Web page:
If children are a joy and a responsibility, grandchildren are a joy pure and simple – an irresponsible joy. Harassed parents look forward to being grandparents. Grandchildren visit, stay long enough to make you feel young again and then go home, their parents’ to worry and fret over.
What’s wrong with the above? Only one thing: it isn’t true. Probably it never was. Now less than ever, says Shukan Post (Nov 6).
Last month the magazine ran a story on “grandchildren fatigue.” It’s not the little ones themselves who are demanding, of course, but their parents on their children’s behalf. The report, Shukan Post says in its current issue, drew such a vast and eager response – “Me too!” “I feel the same way!” “So it’s not just me!” “If anything Post understates the case!” – that the editorial decision was made to explore the problem more deeply.
Cash cows – that’s what parents are to their grown children. Vultures – that’s what grown children are to their parents. At least that’s the impression you get reading the story. Probably it’s exaggerated. Let the reader judge how true it rings.
“My son and my daughter often come over with their families to visit,” says a 66-year-old retiree. “‘Come over to visit’ – how pleasant that sounds. In fact, it’s more like blackmail.”
The example he raises is comparatively trivial – the visitors won’t settle for home cooking; they’ve come specially; why not go out to a restaurant? No, not kaiten zushi, a real restaurant – meaning an expensive one. We’re not told how many grandchildren there are, only that the bill usually comes to tens of thousands of yen – no small sum for a pensioner, but if he demurs, perhaps they’ll stop coming? Perhaps he’ll lose all contact with the grandchildren? It’s not stated in so many words but one suspects hints to that effect may have been dropped.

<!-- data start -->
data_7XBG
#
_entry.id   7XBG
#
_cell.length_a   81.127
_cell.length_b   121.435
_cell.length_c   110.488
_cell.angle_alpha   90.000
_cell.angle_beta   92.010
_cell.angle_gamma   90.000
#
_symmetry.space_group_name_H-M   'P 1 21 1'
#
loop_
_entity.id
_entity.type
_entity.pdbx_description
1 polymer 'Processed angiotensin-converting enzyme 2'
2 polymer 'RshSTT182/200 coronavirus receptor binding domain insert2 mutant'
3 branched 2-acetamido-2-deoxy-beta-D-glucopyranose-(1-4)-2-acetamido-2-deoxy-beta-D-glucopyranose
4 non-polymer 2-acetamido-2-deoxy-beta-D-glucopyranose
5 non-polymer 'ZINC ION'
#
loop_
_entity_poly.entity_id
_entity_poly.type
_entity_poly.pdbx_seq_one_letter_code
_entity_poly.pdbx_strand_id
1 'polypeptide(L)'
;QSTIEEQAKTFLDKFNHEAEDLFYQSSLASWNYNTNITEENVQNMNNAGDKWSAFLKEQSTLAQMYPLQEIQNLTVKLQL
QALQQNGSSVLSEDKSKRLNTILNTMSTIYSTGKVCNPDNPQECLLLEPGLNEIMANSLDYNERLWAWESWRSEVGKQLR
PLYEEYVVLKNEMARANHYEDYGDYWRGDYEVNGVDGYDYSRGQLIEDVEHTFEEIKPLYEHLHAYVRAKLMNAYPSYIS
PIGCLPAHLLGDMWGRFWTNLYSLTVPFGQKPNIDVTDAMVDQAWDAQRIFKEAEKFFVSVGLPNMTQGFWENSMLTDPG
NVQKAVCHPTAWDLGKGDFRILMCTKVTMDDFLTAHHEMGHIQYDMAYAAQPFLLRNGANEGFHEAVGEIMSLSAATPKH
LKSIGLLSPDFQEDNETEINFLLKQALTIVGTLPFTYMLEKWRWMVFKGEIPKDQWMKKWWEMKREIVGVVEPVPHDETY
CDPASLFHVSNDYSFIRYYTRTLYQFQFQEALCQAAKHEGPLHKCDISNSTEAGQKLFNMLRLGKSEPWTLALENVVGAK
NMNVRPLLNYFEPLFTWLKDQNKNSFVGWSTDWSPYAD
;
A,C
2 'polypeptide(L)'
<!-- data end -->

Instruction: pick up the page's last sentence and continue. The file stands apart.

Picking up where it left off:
A 70-year-old grandfather is always delighted to see his grandchildren, and the fact that his son’s family doesn’t stay with him and his wife but at a nearby onsen is not a bad arrangement either – except that the unspoken understanding is that grandpa and grandma cover the onsen hotel bill. Why? Well, just because. Call it custom. Again: to challenge it might mean the visits cease altogether.
It’s not only meals and accommodation. Having children entails, as everyone knows, all kinds of expenses – medical, educational, supplementary (piano lessons, large-screen TV, what have you) – and the assumption seems to have taken root, Shukan Post observes acidly, that kids ultimately are not their parents’ responsibility but their grandparents.’
“My four-year-old granddaughter developed sick-house syndrome,” says a 70-year-old retiree. “They had to move. But my son’s just 30 – it was impossible on his salary.” There went grandpa’s life savings – 20 million yen. He’d been planning on using part of that to make his own home barrier-free. Now he and his wife are looking for part-time jobs through a senior citizen placement center.
Why don’t more grandparents just say no? The fear of estranging their children and grandchildren has already been mentioned. A more sociological explanation is offered by marriage counselor Makiko Miyamoto. Young parents who grew up in a still-lingering economic depression know their own parents lived and worked through Japan’s bubble economy and think, sometimes rightly and sometimes not, that they’re loaded. The grandparents, meanwhile, know that the current economy is hard, and they know too what hard times are, having gone through the early postwar years when poverty was rampant. They want to spare their grandchildren anything like that.
In short – one generation is primed to give and the other is primed to receive. It sounds perfect, and would be, but for the festering underlying resentment.© Japan Today